the six-month skinny

September 11, 2011 § 3 Comments

per usual, i’m filled with half-finished thoughts and a litany of phrases. they’re sitting in my head like broken glass bottles strewn across a twenty-something year old wasteland.  introverted ruminations can only go so far before you’re running around the same block in your head. i’ve finally noticed the mess, and it’s high time that i do some spring cleaning….during a costa rican winter, no less.

so what exactly has been going on? i often wonder about that myself. for starters, i’ve developed a healthy fear of any dog that barks at me, which is only natural when a little f*^$@! bites you on the ankle. it’s unfortunate too, since i do so much of my travel by foot. not only must i contend with the hills that slowly erode a little bit of my will each day, but now i worry about every single puppy that walks by me and gives me the slightest odd look. beware of those perros bravos. they have teeth.

stark raving mad puppies aside, i like cerbatana.  i like the people, even when they lie to me. purposefully, and hilariously so. you may recall an older post about a one don bosco salas, one of the elders of the town. don bosco is an intelligent man. he’s also an inventive man. (he likes to lie). earning my weight as a gringo, i readily consumed his supremely confident responses to my inquiries, especially in regards to the names of the indigenous groups that once inhabited the region. i’d still be in the dark if i hadn’t visited my favorite (and oldest) family in cerbatana, the hidalgos, a few weeks later. the hidalgos are quite the characters themselves, and one day, we were shooting the shit when i mentioned my conversation with don bosco and the indigenous groups of cerbatana. so apparently, chanan is complete nonsense, sopapo means slap or smack, and i am still as naive as the day i was born.  touche, don bosco. touche.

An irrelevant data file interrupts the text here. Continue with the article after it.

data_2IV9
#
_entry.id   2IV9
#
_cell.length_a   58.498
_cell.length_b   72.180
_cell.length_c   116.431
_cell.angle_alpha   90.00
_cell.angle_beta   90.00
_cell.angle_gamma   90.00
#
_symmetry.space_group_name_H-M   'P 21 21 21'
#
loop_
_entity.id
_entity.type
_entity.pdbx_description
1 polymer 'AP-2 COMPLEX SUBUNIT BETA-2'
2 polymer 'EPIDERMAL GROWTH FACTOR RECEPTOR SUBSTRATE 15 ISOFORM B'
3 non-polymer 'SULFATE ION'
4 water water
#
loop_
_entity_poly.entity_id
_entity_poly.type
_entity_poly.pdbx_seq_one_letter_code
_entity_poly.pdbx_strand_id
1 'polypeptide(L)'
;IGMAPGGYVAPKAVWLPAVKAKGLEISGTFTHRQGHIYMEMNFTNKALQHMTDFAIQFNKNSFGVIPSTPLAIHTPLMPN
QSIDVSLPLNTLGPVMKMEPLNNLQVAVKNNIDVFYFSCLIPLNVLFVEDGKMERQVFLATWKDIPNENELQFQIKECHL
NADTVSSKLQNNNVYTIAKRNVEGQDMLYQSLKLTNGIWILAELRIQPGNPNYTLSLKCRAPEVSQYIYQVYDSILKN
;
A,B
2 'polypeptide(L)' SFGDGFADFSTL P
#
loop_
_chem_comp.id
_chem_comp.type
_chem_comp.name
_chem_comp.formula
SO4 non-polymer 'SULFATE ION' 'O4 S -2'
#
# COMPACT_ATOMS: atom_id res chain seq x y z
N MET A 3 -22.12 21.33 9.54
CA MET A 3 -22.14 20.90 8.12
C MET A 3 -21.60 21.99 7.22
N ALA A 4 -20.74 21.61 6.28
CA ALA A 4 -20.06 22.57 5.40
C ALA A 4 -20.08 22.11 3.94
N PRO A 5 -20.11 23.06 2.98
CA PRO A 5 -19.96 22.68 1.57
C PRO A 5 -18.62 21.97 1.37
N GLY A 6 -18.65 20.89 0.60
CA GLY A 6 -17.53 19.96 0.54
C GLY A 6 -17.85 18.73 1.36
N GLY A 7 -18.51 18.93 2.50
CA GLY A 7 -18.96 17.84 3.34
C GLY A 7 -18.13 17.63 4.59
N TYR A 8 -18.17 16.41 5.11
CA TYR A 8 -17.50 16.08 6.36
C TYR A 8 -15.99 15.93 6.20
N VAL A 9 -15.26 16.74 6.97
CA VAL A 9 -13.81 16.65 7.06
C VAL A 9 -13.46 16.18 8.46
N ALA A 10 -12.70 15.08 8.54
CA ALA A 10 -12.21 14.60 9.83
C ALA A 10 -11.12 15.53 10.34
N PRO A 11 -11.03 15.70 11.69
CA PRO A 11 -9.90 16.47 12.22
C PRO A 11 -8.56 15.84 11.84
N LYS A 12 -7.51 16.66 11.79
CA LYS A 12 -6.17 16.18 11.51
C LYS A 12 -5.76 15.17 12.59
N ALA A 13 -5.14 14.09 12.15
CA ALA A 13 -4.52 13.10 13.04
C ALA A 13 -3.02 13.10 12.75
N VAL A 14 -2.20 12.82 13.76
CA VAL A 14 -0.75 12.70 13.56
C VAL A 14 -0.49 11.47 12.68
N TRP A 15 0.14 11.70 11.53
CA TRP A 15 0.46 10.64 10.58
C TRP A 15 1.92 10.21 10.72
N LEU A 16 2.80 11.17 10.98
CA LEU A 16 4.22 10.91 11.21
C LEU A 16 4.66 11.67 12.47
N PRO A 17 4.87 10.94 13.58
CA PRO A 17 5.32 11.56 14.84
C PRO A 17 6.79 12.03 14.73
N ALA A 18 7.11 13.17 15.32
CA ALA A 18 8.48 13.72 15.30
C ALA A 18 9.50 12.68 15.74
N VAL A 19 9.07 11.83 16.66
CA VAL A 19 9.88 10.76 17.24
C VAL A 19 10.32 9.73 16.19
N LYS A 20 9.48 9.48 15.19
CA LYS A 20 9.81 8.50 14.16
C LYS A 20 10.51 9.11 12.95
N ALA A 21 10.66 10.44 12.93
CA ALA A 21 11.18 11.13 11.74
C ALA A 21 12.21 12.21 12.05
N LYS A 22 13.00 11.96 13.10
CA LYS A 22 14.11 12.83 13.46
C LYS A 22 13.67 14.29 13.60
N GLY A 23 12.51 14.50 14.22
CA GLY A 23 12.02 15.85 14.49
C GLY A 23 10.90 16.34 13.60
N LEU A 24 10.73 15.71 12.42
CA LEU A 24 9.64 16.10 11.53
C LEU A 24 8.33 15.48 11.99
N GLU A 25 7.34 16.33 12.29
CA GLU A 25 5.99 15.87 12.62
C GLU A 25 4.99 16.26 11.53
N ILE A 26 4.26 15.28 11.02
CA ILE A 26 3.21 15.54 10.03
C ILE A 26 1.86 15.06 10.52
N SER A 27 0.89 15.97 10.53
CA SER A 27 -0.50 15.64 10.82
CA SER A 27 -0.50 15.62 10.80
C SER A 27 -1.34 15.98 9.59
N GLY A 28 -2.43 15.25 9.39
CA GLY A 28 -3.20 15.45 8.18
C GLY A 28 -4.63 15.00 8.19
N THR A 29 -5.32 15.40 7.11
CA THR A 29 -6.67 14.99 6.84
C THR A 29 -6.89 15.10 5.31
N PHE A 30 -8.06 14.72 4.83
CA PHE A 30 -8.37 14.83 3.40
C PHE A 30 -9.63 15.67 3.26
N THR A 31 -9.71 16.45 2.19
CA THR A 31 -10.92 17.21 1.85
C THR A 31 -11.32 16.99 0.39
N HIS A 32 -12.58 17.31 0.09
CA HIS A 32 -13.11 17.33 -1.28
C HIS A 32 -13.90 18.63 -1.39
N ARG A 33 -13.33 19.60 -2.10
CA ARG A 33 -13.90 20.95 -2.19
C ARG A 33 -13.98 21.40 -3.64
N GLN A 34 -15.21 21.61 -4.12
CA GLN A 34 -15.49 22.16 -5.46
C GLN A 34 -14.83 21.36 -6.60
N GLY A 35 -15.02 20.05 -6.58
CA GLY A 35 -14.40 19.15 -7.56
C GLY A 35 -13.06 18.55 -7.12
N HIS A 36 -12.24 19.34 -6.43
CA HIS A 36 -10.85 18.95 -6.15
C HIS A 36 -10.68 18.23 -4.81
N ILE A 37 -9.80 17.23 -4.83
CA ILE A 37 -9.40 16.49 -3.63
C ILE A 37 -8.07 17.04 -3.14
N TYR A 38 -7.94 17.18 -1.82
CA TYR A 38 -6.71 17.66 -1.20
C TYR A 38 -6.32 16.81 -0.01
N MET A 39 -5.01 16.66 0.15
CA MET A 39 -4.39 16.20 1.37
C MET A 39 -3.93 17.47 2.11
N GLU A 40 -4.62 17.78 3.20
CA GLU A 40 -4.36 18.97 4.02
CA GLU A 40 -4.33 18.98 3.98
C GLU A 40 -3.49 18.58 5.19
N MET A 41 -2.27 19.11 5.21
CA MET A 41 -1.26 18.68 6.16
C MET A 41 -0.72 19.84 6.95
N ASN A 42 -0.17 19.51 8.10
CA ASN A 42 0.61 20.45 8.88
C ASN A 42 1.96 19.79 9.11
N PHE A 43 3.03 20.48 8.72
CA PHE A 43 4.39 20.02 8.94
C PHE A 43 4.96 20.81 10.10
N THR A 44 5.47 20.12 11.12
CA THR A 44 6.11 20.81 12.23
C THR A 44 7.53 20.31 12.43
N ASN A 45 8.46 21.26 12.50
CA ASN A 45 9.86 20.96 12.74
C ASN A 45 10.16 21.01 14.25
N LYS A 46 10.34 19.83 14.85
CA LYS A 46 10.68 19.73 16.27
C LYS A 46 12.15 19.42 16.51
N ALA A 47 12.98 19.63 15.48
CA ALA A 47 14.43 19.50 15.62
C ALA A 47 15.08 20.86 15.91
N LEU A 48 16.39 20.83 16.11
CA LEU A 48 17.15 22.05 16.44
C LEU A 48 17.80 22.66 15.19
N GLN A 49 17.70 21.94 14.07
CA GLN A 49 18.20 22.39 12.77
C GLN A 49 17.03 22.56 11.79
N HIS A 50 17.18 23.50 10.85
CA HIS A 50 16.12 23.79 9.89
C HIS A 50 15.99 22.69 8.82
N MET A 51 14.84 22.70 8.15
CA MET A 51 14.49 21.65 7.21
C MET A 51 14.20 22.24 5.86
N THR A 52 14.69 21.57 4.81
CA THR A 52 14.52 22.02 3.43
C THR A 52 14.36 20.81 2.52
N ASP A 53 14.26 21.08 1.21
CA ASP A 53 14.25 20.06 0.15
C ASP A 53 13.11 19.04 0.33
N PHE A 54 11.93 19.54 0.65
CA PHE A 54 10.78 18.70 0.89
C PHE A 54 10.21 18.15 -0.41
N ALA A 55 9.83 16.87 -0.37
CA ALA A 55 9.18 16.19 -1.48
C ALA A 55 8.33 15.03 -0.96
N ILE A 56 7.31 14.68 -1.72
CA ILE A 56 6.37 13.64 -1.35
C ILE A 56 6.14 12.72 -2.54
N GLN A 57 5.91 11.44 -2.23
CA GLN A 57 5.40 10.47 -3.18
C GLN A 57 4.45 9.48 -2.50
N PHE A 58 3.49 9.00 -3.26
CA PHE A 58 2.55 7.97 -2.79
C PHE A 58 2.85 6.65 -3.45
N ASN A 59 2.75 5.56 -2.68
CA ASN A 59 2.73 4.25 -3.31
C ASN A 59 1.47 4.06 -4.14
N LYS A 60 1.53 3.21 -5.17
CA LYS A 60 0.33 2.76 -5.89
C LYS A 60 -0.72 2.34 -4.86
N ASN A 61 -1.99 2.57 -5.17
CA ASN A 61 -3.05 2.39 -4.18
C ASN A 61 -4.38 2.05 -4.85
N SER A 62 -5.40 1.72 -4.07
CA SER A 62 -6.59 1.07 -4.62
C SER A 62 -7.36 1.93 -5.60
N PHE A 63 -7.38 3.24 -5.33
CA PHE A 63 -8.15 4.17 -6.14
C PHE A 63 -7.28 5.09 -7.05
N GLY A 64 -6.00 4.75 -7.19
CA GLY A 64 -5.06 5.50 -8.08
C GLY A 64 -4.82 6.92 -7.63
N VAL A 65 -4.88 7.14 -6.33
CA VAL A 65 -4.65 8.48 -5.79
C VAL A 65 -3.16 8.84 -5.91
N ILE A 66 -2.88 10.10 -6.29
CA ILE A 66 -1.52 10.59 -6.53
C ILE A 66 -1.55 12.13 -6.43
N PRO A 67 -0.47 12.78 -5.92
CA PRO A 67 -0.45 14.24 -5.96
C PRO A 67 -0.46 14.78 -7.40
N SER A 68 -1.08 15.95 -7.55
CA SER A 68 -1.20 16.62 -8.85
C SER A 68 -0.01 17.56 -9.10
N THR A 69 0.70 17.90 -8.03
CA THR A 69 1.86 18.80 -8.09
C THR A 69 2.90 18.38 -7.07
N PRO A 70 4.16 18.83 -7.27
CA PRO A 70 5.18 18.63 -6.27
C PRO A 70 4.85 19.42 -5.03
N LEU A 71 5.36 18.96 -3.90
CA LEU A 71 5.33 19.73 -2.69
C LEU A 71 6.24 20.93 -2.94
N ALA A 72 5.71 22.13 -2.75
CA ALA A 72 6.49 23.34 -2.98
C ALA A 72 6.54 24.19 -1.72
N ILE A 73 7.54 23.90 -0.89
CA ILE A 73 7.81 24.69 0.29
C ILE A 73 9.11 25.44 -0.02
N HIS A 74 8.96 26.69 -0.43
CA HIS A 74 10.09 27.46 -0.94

but really though, the hardest part of this experience hasn’t been integrating with my community (though i’m sure the female volunteers would digress). it’s coming to terms with the following: i am in peace corps. i am in costa rica. there’s some cognitive dissonance going on here. while costa rica has its share of rural and wholly undeveloped communities and its needs are important and real, i would venture to say that it is by far the most developed country that peace corps currently serves. as an applicant, you’re sold the image of an adventure in some undeveloped region of the world, and yet , i often feel like i’m still in the states. there are so many different programs and opportunities available for costa ricans that i regularly question my usefulness here. but if you look long enough you find a purpose and you find your place, and it looks as though mine is at the school.  it’s the education, stupid.  who knew?

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